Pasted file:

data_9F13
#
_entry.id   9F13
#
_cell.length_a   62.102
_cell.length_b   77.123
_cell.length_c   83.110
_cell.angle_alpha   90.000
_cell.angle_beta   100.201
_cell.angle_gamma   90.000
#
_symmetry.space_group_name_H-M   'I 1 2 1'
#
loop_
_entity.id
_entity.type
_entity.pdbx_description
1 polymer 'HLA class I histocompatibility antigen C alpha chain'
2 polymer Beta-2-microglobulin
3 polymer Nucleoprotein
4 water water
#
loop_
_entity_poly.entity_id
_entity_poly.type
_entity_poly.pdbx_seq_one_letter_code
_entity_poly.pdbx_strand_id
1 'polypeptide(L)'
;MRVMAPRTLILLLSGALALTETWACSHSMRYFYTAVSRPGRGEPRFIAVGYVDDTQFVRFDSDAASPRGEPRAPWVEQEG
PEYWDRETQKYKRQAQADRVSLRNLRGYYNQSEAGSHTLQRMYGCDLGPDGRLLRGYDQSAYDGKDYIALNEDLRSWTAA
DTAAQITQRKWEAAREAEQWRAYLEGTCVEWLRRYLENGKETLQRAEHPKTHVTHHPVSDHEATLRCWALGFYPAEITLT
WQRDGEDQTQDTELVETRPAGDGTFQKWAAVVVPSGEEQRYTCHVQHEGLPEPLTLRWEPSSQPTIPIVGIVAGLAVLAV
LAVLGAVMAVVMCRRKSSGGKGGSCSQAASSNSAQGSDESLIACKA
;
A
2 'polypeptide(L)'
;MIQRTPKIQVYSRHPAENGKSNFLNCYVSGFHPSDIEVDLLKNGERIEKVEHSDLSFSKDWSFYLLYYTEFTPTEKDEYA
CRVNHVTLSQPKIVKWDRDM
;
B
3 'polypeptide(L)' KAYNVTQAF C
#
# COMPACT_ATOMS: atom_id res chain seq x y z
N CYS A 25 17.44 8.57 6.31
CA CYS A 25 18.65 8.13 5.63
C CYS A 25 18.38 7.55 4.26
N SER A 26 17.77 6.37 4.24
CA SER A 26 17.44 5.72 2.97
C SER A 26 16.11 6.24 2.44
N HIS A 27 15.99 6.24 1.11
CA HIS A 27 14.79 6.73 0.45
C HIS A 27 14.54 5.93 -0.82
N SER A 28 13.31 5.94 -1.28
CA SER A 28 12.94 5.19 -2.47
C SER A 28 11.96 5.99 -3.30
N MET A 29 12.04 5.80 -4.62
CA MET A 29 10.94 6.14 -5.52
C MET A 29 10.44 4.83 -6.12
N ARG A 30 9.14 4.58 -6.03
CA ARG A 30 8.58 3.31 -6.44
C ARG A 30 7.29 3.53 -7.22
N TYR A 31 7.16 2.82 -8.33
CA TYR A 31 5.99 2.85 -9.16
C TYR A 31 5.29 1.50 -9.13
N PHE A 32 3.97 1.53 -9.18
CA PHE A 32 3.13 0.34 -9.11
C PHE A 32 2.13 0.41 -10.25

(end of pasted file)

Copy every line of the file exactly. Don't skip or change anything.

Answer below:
data_9F13
#
_entry.id   9F13
#
_cell.length_a   62.102
_cell.length_b   77.123
_cell.length_c   83.110
_cell.angle_alpha   90.000
_cell.angle_beta   100.201
_cell.angle_gamma   90.000
#
_symmetry.space_group_name_H-M   'I 1 2 1'
#
loop_
_entity.id
_entity.type
_entity.pdbx_description
1 polymer 'HLA class I histocompatibility antigen C alpha chain'
2 polymer Beta-2-microglobulin
3 polymer Nucleoprotein
4 water water
#
loop_
_entity_poly.entity_id
_entity_poly.type
_entity_poly.pdbx_seq_one_letter_code
_entity_poly.pdbx_strand_id
1 'polypeptide(L)'
;MRVMAPRTLILLLSGALALTETWACSHSMRYFYTAVSRPGRGEPRFIAVGYVDDTQFVRFDSDAASPRGEPRAPWVEQEG
PEYWDRETQKYKRQAQADRVSLRNLRGYYNQSEAGSHTLQRMYGCDLGPDGRLLRGYDQSAYDGKDYIALNEDLRSWTAA
DTAAQITQRKWEAAREAEQWRAYLEGTCVEWLRRYLENGKETLQRAEHPKTHVTHHPVSDHEATLRCWALGFYPAEITLT
WQRDGEDQTQDTELVETRPAGDGTFQKWAAVVVPSGEEQRYTCHVQHEGLPEPLTLRWEPSSQPTIPIVGIVAGLAVLAV
LAVLGAVMAVVMCRRKSSGGKGGSCSQAASSNSAQGSDESLIACKA
;
A
2 'polypeptide(L)'
;MIQRTPKIQVYSRHPAENGKSNFLNCYVSGFHPSDIEVDLLKNGERIEKVEHSDLSFSKDWSFYLLYYTEFTPTEKDEYA
CRVNHVTLSQPKIVKWDRDM
;
B
3 'polypeptide(L)' KAYNVTQAF C
#
# COMPACT_ATOMS: atom_id res chain seq x y z
N CYS A 25 17.44 8.57 6.31
CA CYS A 25 18.65 8.13 5.63
C CYS A 25 18.38 7.55 4.26
N SER A 26 17.77 6.37 4.24
CA SER A 26 17.44 5.72 2.97
C SER A 26 16.11 6.24 2.44
N HIS A 27 15.99 6.24 1.11
CA HIS A 27 14.79 6.73 0.45
C HIS A 27 14.54 5.93 -0.82
N SER A 28 13.31 5.94 -1.28
CA SER A 28 12.94 5.19 -2.47
C SER A 28 11.96 5.99 -3.30
N MET A 29 12.04 5.80 -4.62
CA MET A 29 10.94 6.14 -5.52
C MET A 29 10.44 4.83 -6.12
N ARG A 30 9.14 4.58 -6.03
CA ARG A 30 8.58 3.31 -6.44
C ARG A 30 7.29 3.53 -7.22
N TYR A 31 7.16 2.82 -8.33
CA TYR A 31 5.99 2.85 -9.16
C TYR A 31 5.29 1.50 -9.13
N PHE A 32 3.97 1.53 -9.18
CA PHE A 32 3.13 0.34 -9.11
C PHE A 32 2.13 0.41 -10.25